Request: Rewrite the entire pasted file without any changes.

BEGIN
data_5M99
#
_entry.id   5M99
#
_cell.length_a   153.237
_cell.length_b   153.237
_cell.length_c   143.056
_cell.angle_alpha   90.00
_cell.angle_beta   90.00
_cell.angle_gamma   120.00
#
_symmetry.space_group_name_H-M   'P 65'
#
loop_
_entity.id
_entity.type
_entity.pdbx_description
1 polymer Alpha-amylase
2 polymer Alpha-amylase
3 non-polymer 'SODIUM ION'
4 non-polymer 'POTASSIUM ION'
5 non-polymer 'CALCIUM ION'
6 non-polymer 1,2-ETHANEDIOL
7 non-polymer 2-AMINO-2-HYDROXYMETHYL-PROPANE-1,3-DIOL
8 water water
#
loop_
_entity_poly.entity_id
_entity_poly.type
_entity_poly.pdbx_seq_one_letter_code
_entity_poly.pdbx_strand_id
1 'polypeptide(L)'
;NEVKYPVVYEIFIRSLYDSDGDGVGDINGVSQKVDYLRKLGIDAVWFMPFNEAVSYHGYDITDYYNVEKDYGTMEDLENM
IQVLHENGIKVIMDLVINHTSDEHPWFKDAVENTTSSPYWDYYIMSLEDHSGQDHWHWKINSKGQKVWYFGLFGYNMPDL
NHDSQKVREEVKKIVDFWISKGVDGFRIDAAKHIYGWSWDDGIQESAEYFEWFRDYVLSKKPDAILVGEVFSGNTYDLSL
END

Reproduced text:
data_5M99
#
_entry.id   5M99
#
_cell.length_a   153.237
_cell.length_b   153.237
_cell.length_c   143.056
_cell.angle_alpha   90.00
_cell.angle_beta   90.00
_cell.angle_gamma   120.00
#
_symmetry.space_group_name_H-M   'P 65'
#
loop_
_entity.id
_entity.type
_entity.pdbx_description
1 polymer Alpha-amylase
2 polymer Alpha-amylase
3 non-polymer 'SODIUM ION'
4 non-polymer 'POTASSIUM ION'
5 non-polymer 'CALCIUM ION'
6 non-polymer 1,2-ETHANEDIOL
7 non-polymer 2-AMINO-2-HYDROXYMETHYL-PROPANE-1,3-DIOL
8 water water
#
loop_
_entity_poly.entity_id
_entity_poly.type
_entity_poly.pdbx_seq_one_letter_code
_entity_poly.pdbx_strand_id
1 'polypeptide(L)'
;NEVKYPVVYEIFIRSLYDSDGDGVGDINGVSQKVDYLRKLGIDAVWFMPFNEAVSYHGYDITDYYNVEKDYGTMEDLENM
IQVLHENGIKVIMDLVINHTSDEHPWFKDAVENTTSSPYWDYYIMSLEDHSGQDHWHWKINSKGQKVWYFGLFGYNMPDL
NHDSQKVREEVKKIVDFWISKGVDGFRIDAAKHIYGWSWDDGIQESAEYFEWFRDYVLSKKPDAILVGEVFSGNTYDLSL